How to Learn About Your User Needs

Laura Charria
5 min readJan 22, 2023


“Does anyone want to answer this question?” said Dr. Anh-Thu Ngo on a winter class at UC San Diego. Multiple hands excitedly went up and the discussion was finally getting started.

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After participating during ENG 100D: Sustainable Development Design’s weekly discussion, I was reminded of the essence of good communication. No right or wrong, but seeking to understand the other person’s needs. I feel thankful and lucky to have had the opportunity to listen to the user’s needs. While participating in the exercise, I realized how much I enjoyed asking questions and having multiple motivated, excited interviewees answering questions. Through user feedback, I was able to listen and understand the core needs of the community. One core value from IDEO’s HCI handbook was iterating and having creative confidence. I feel like both of these qualities were present during the interviews, and I found joy in how nice it was to meet someone new and see how everyone expresses differently, some more openly than others. On the other hand, I really enjoyed learning about three new tools to add to my design toolkit: ideation, inspiration, and implementation. I believe these three tools allowed me to arrive prepared for the interviews, as well as be able to improvise and be creative based on the user’s answers.

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Moving on, I am also thankful to have read an essay titled “Body Rituals Among the Nacirema”, written by Harold Miner. I loved reading about the Nacirema culture, and about the habits and rituals this civilization has adopted over the years. I really enjoyed giving my undivided attention to the way the community communicates, and how every member of the community plays an important role. I believe that after analyzing this reading, I am now more aware of the differences that are still alive around the world, and how sometimes someone else’s routine and way of living might seem so different from our own, that we tend to see that as unacceptable or different. Yet it is because of these differences that we can become more creative, thoughtful, and caring towards others and their experiences. What might seem different or unfamiliar is sometimes a good thing, because it allows us to appreciate our own roots while also holding space for others. There is no ‘normal’, because we are all unique and beautiful in our own ways, and I loved how the Nacirema reading allowed me to embrace a new culture I hadn’t read about before. Reading about the Nacirema community built a solid appreciation towards civilizations that have lived with different values, goals, and in a completely different environment. I find it fascinating how we can have different lives based on where you were born and where you grew up. This reading reminded me of the timeless dilemma about nurture vs nature, where success is debated to have come from either genetics and biology or from circumstances and the environment. The language used in the reading used both ‘exoticized’ and ‘anthropological’ language, and I think that’s beautiful. Approaching unfamiliar societies and communities with an explorer mindset has allowed me to understand that there are many stories that deserve to be heard and cared for with love. The reading allowed me to understand the role that empathy and active listening ties to different perspectives! When we approach and welcome someone else’s story from a place of love, we are able to learn more than we thought possible.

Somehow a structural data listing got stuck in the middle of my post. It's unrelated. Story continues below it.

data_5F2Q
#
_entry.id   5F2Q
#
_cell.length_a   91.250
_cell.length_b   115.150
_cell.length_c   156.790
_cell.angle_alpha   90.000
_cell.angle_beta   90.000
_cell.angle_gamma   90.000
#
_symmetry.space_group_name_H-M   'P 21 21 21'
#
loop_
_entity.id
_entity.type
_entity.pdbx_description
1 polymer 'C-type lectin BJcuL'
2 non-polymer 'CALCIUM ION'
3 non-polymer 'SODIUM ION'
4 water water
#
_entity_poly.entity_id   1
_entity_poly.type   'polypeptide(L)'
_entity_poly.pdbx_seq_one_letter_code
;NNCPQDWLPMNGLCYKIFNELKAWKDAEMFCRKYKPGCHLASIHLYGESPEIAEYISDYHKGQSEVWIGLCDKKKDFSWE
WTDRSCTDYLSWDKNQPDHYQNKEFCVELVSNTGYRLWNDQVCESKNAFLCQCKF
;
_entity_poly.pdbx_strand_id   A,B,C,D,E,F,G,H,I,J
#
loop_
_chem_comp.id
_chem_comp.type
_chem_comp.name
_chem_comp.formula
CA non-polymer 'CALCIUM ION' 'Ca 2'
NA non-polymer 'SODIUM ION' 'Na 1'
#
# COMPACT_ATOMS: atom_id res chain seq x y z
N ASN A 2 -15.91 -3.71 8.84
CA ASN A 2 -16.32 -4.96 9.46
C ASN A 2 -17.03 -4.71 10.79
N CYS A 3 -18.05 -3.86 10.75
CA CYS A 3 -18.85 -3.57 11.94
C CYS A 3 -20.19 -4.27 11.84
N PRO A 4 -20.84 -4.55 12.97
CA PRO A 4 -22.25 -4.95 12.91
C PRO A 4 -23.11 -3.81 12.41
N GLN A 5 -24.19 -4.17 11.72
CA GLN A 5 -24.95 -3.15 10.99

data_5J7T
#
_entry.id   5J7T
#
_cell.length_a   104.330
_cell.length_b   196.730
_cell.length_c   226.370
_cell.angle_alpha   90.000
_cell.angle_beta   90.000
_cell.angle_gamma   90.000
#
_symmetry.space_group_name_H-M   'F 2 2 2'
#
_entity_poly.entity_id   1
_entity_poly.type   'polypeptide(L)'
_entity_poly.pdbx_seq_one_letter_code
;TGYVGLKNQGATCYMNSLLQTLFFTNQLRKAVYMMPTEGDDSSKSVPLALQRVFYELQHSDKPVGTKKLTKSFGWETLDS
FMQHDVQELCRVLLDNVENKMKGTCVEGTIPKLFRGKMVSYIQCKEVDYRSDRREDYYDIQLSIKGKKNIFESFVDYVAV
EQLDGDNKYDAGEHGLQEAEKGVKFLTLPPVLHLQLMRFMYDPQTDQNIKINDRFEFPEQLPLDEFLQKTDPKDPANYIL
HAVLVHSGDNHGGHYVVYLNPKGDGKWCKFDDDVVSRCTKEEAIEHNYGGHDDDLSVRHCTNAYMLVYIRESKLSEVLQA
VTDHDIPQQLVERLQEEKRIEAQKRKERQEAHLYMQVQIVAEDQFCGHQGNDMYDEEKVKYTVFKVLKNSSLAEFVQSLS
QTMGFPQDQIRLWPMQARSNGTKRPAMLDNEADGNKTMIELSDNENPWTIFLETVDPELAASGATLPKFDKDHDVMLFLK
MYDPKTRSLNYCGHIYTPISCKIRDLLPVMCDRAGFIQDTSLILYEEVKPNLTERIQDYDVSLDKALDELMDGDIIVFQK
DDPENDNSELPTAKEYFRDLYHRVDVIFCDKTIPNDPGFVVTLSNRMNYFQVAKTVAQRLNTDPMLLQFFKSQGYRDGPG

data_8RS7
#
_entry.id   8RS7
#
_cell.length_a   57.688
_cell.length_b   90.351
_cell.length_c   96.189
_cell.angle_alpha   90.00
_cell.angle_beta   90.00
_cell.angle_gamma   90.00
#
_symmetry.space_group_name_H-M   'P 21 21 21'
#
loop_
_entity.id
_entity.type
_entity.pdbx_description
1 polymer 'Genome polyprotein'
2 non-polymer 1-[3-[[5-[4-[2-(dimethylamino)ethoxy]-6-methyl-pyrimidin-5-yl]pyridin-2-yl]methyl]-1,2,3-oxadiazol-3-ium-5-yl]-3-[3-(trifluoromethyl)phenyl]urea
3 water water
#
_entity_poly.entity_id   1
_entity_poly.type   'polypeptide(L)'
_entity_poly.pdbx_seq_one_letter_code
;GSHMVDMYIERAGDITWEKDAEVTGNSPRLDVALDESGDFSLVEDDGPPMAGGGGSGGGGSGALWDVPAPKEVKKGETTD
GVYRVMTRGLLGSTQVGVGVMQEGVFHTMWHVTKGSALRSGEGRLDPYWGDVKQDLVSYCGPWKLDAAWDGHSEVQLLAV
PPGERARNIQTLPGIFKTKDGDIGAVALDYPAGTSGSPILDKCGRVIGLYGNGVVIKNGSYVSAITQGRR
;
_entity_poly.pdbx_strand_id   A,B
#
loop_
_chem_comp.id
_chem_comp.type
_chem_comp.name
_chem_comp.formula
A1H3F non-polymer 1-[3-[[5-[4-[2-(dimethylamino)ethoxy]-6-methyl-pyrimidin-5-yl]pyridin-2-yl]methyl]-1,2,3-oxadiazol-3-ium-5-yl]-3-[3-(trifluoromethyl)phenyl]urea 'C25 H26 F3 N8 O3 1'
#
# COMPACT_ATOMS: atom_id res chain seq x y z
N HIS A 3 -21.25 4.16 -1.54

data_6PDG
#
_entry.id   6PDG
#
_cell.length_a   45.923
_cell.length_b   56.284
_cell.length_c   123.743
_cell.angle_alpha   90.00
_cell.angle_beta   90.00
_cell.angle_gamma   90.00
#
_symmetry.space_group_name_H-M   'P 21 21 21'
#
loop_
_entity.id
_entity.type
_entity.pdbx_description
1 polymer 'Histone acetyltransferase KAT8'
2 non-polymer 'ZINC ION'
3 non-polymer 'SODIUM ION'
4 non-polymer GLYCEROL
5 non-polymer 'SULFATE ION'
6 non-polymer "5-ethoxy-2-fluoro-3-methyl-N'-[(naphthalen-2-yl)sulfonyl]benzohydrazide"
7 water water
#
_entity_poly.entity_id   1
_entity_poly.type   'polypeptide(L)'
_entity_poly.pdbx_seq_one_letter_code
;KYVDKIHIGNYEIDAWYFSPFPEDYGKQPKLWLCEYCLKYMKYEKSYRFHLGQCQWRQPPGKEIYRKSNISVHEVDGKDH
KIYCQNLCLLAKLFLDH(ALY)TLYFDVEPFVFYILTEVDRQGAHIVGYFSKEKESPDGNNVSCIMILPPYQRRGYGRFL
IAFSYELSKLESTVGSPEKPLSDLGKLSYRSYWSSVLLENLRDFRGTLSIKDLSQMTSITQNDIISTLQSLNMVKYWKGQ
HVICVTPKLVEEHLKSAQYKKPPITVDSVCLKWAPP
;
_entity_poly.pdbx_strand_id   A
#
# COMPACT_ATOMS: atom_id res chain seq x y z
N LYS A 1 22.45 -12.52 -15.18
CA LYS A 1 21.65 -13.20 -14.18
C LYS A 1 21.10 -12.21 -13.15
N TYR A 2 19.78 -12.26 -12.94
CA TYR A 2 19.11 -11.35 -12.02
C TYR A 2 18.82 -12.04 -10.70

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On the other hand, Joann Halpern and Cornelia Walther’s reading titled “Design Thinking and the UN Sustainable Development Goals: Design Thinking and Youth Empowerment Case Study ForUsGirls (US) and Start-up Africa (Kenya)” empowered me to seek to understand the way in which the way we define key terms ultimately leads to change. I decided to focus on one specific word that stood out to me: participatory development. The definition of participatory development is empowering the individual to participate as a changemaker for others at the local and national level. A ‘people first’ approach There are4 key stages: research, design, implementation, and evaluation. Different from design thinking, there is no prototyping stage, but instead focuses on solutions. As mentioned in the reading, participatory development also understands the core principles of human existence: soul, heart, mind, and body, expressed as aspirations, emotions, thoughts and sensations, and acknowledges the decision making process as being driven from these principles.

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After realizing there is a gap between theory and practice, participatory development offers an opportunity to learn and grow while placing the individual at the core of success. Design thinking is aligned with participatory development, in that they both seek to understand the individual as key drivers for change. More than anything, both aim to have empathy at the heart of solutions. For example, in Kenya individuals are given the opportunity to become startup entrepreneurs and therefore gain new skills and knowledge necessary to drive change in their communities. By empathizing with each individual and listening to their unique experiences, participatory change and design thinking go hand in hand in that they want the individual to reach their full potential and impact those around them.

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